§ 7. Mr. Simon Hughes
To ask the Secretary of State for Northern Ireland whether he has any plans to consider changing the voting system for elections in Northern Ireland.
§ Mr. Hughes
I guessed as much. In that case, would Northern Ireland Ministers like to make representations to their colleagues in the Home Office, as it might end a 488 ridiculous anomaly if, for the next European elections, the rest of the United Kingdom had the same voting system as Northern Ireland and the Irish Republic?
§ Mr. Hanley
I am sure that the hon. Gentleman is aware that there are special circumstances in Northern Ireland.
§ Mr. Peter Bottomley
Does my hon. Friend accept that, in the last election, the existing voting system managed, out of 17 elected Members of Parliament, to produce five different political groupings, which is what the Liberal Democrats want to see throughout the country in their support for proportional representation? Would it not be better to get the mainland parties working in Northern Ireland to get elected there, so that, rather than voting for just local parties, people can vote for national parties?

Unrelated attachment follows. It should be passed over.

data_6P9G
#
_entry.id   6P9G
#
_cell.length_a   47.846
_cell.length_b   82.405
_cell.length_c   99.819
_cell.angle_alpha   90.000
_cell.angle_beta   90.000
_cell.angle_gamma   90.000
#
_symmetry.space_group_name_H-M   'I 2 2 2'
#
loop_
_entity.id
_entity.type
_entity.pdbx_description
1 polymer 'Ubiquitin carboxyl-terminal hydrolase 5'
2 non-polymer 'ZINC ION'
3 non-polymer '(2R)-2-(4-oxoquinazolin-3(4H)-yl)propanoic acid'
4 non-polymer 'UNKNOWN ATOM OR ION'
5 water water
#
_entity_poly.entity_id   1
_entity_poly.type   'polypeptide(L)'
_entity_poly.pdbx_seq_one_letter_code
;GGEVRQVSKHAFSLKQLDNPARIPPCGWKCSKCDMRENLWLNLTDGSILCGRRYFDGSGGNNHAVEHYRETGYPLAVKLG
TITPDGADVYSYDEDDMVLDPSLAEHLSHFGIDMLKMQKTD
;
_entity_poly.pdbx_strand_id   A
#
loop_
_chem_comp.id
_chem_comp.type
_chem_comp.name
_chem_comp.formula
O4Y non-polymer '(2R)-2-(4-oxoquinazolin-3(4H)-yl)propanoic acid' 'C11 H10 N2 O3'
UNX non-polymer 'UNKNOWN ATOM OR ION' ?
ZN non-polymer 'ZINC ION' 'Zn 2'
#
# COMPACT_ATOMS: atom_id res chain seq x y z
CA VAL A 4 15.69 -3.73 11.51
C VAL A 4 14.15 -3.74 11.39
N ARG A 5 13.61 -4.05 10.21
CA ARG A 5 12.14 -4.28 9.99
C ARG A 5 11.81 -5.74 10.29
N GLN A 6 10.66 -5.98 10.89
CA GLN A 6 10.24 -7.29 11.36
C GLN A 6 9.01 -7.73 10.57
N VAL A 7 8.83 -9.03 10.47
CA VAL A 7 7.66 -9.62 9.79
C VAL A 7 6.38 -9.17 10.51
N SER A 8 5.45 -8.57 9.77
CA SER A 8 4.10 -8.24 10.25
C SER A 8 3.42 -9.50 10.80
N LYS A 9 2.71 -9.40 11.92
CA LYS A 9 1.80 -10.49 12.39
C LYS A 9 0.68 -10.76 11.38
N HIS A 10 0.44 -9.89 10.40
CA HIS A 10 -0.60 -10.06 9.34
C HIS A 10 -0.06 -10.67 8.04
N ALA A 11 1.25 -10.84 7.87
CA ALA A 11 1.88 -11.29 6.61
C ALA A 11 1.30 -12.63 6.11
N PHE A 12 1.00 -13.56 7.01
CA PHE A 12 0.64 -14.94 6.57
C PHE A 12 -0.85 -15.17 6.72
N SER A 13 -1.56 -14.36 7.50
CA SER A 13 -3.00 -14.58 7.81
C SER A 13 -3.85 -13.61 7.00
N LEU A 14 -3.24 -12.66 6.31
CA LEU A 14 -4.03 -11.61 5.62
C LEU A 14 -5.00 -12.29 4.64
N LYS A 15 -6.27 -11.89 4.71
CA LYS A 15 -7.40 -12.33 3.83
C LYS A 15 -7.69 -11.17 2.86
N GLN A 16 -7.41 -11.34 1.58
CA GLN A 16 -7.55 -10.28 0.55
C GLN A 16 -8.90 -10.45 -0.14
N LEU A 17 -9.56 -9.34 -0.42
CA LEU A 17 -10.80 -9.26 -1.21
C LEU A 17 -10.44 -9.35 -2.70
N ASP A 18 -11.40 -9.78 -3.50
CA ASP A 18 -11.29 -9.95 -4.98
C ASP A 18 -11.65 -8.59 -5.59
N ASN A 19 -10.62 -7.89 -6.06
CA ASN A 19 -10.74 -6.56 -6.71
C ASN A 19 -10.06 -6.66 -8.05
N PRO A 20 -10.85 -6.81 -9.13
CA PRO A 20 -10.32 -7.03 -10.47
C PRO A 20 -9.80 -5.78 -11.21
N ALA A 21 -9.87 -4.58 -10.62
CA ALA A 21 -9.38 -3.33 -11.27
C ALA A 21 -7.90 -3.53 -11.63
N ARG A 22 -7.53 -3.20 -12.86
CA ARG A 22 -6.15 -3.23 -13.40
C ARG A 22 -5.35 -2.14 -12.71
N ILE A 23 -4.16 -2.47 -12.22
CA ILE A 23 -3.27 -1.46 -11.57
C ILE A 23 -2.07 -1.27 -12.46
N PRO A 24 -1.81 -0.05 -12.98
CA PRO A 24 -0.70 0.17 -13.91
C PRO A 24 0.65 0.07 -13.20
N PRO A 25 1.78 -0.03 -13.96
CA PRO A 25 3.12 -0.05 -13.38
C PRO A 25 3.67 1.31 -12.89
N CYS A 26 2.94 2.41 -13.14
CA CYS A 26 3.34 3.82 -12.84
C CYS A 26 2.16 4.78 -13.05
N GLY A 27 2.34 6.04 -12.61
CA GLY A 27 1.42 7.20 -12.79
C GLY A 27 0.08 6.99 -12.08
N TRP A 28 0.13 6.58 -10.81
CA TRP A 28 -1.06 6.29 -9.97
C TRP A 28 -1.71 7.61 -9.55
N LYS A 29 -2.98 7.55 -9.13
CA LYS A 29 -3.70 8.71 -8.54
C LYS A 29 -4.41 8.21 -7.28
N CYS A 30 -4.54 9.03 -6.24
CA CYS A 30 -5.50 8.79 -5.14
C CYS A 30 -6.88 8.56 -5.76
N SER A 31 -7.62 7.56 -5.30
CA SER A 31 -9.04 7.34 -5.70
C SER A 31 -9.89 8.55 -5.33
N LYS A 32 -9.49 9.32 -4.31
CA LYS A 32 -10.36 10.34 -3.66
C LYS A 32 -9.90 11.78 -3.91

§ Mr. Trimble
No doubt the Minister will recall the Prime Minister, not long ago, describing proportional representation as an undemocractic form of government. The Minister might like then to consider why his Government retain proportional representation in part of the United Kingdom for local assembly elections, when we have them, and for European elections. Will he inform the hon. Member for Southwark and Bermondsey (Mr. Hughes) that, of all forms of proportional representation, we with experience of it can assure him that the single transferable vote is the worst of the lot?
§ Mr. Hanley
I am grateful for the hon. Gentleman's question. He is living proof of the wisdom of the first-past-the-post system. I repeat what I said earlier. Northern Ireland has special circumstances, and therefore we shall deal with it specially.